After dealing with cyberbullying throughout the start of high school, a New Brunswick teen developed new perspectives at Take Action Camp. Now she’s taking a stand.

By Zoe Demarco
Photography by Ernesto Garcia

 

It was an after-school scene that played out repeatedly for 14-year-old Leah Jones. She’d be sitting in her Woodstock, New Brunswick, home, and her phone would light up. The swirl of pink, purple and orange hues that make up the Instagram logo would appear across the screen as the app informed her that someone had commented on one of her recent posts. Her heart would sink.

The comment wasn’t a nice note from her best friend or a compliment from a relative—Leah, like millions of other young Canadians, was being cyberbullied.

Throughout the start of her first year of high school, Leah’s Instagram page was the target of hurtful comments from acquaintances and former friends: name calling, put-downs and what she describes as “words I probably shouldn’t say” filled the space below otherwise happy photos.

“Obviously none of those things would be said to your face because everything is masked online. But it still hurts. It still sucks and puts a dent in your day,” she says. “I find it’s actually normal. And that’s what’s unfortunate. A lot of teens do [experience cyberbullying], especially girls, because you’re attacked emotionally.”

Nearly one in five Internet-using Canadians aged 15 to 29 report having been cyberbullied or cyberstalked, according to a Statistics Canada study released in 2016. Eight hundred and fifty-five people in Woodstock fall within that age group according to the 2016 census.

“It’s very scarring for young teenagers and pre-teens that are just trying to get themselves out there,” she says. “You’re just trying to make friends and you’re put down so much on social media that it feels impossible for you to take a stand.”

Leah is far from alone in her experience. But it is her strength and resilience in the face of bullying that make her stand out.

Sitting in the dining hall of ME to WE’s Take Action Camp in Bethany, Ontario, on a warm July afternoon in 2018, Leah, now 15, is beaming. Freckles scatter her sun-kissed face, making her deep blue eyes even more striking. It has been almost a year since the cyberbullying began; the comments have tapered off (“people got bored and moved on”) and she has developed a new perspective on the world and on her experience with cyberbullying. Her two summers at camp have given her the confidence to stand up when she sees someone being bullied.

“[Take Action Camp] changed my life,” she says. “When I came to camp it was kind of a tough time. I wasn’t at my greatest point. But seeing how everyone had similar experiences and finding something I’m passionate about, it really helped me to see that there are so many more things in life than worrying about a couple of comments online.”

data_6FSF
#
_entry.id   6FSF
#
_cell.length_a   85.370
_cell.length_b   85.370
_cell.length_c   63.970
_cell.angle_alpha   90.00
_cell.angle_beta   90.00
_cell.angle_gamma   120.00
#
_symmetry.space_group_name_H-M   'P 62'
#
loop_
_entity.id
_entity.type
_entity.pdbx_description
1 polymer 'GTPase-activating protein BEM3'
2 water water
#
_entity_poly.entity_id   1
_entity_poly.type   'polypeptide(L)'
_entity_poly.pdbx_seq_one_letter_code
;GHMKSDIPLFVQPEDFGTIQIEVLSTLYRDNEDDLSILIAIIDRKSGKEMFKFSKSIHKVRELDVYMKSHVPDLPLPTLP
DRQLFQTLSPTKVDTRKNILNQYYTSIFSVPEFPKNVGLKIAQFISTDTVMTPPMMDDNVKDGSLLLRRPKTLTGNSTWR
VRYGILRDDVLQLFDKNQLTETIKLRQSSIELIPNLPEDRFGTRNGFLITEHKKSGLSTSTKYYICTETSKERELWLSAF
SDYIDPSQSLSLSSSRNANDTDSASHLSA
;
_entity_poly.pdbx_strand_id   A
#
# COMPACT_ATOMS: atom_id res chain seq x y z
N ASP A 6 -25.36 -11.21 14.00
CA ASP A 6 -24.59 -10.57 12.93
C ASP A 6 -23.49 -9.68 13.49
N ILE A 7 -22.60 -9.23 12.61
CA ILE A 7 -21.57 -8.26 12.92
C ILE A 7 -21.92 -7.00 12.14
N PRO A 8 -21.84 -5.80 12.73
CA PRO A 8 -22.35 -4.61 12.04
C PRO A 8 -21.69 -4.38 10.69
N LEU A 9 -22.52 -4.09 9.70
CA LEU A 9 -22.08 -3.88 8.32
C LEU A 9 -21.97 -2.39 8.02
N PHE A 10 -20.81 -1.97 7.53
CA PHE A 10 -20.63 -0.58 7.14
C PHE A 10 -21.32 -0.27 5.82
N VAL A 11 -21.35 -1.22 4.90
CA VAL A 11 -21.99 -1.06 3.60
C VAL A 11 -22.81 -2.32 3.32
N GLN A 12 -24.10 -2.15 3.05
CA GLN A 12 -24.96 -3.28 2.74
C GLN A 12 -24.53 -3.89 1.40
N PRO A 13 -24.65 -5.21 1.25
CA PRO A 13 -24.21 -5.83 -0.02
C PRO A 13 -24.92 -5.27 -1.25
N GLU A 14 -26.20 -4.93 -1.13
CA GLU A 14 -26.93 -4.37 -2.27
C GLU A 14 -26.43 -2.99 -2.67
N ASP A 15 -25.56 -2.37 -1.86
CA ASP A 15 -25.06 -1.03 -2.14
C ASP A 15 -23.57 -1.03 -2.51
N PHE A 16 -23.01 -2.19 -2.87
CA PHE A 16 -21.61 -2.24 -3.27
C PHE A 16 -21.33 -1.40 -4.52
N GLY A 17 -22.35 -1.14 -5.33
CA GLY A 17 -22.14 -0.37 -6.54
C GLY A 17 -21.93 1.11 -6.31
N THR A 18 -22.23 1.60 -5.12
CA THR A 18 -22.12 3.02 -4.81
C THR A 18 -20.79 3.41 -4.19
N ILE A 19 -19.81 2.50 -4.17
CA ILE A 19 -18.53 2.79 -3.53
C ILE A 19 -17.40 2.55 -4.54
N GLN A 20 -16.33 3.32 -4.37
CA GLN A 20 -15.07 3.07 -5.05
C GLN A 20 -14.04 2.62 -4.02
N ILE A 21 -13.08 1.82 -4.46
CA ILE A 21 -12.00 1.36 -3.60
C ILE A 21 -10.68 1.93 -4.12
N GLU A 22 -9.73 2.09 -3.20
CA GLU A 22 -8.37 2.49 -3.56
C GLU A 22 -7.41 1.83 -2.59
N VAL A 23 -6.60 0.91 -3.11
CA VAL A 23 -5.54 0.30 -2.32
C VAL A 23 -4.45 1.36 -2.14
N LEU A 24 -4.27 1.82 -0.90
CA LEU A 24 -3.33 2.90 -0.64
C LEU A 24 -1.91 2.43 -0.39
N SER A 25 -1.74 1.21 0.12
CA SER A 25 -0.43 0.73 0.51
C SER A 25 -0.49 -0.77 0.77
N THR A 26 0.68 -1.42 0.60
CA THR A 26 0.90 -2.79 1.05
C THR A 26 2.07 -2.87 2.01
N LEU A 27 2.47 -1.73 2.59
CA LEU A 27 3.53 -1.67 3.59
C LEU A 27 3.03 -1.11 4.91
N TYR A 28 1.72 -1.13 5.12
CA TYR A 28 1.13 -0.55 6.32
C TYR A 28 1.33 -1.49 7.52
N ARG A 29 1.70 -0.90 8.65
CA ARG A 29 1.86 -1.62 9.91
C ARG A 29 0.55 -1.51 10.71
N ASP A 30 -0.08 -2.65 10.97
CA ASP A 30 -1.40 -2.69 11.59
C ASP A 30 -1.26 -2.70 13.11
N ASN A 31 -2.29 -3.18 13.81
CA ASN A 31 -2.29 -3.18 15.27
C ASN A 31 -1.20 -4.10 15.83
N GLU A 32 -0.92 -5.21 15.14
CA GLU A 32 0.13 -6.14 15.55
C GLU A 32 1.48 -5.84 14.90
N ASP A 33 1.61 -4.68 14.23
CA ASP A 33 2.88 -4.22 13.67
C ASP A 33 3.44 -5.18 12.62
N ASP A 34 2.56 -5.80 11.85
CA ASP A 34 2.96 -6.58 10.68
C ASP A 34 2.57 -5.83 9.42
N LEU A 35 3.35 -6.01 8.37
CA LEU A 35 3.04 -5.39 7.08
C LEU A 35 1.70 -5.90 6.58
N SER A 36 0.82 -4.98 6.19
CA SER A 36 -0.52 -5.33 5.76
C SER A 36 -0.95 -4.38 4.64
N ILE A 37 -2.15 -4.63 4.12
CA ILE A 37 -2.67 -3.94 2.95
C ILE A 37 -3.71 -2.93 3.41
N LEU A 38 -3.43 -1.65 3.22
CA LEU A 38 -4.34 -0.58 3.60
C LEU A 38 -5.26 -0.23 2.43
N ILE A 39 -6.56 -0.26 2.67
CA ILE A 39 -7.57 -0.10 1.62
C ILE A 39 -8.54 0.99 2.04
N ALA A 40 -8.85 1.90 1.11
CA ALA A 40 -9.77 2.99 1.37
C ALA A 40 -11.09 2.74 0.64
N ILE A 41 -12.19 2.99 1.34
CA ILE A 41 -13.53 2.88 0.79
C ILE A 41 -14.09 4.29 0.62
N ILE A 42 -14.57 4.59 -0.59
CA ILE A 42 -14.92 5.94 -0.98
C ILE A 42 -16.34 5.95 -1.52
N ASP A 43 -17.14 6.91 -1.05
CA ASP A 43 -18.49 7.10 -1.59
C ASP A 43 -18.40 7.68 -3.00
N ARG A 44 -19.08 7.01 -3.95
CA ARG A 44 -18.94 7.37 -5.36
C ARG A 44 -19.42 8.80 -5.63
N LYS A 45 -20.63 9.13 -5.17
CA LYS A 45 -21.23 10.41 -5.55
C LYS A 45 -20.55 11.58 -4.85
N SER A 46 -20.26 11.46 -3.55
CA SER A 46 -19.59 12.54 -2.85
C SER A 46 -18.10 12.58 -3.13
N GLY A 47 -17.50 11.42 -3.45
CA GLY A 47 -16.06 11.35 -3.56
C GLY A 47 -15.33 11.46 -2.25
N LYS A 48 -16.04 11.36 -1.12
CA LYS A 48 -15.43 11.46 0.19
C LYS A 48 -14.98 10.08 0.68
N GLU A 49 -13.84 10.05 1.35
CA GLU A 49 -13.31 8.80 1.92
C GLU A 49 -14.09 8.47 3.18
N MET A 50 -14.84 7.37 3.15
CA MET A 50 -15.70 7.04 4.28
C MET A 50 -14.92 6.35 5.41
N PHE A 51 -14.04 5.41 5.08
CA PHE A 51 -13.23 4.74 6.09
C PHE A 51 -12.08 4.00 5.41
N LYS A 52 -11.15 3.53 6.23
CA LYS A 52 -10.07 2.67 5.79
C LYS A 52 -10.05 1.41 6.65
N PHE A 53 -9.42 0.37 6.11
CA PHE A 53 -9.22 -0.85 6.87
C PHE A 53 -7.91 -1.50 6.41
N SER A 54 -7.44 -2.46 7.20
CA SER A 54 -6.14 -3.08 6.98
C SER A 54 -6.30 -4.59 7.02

With the knowledge she gained from a mental well-being workshop that she participated in at camp this summer, Leah is now able to recognize the warning signs and symptoms of mental illnesses, like anxiety and depression, that can result from cyberbullying. She knows how to provide her friends with support should they need it, and what organizations to turn to for help.

Leah credits a strong support network of close friends and family with helping her maintain positive mental health; time and talking to loved ones proved to be the cyberbullying cure. Now, when she sees a rude comment on a photo, she calls out the bully and reports the comment. When her friends are faced with nasty remarks, Leah lends an ear.

While she has had her fair share of negative experiences with social media, she still sees its positives. Platforms like Snapchat, Instagram and Facebook have allowed her to stay in contact with the friends she has made at camp. She is able to regularly check in on their well-being, no matter where they are in the world. This is what she calls the “great aspect of social media.”

As she begins grade 10 at Woodstock High School, Leah hopes to bring discussions about cyberbullying and mental health into the classroom. While cyberbullying is acknowledged in schools, she believes that deeper, more meaningful conversations are required in order to help its victims and stop its perpetrators.

Believing that many voices are stronger than one, she plans to gather her friends who have had similar experiences and, together, raise the issue to their teachers and school principal. Her hope is that he will bring the idea to the school district, and that change will be implemented from the top down.

“Cyberbullying is a cause that I want to do something about because it hits so close to home,” says Leah. “It’s destroying people’s minds and it’s wrecking their emotional stability because of what people say and how people act. And it needs to stop. Somebody needs to sit down and have a real conversation.”

Learn more about how you can help put an end to cyberbullying through the WE Rise Above Campaign.

For information on mental health resources and support in your community, visit the Canadian Mental Health Association.

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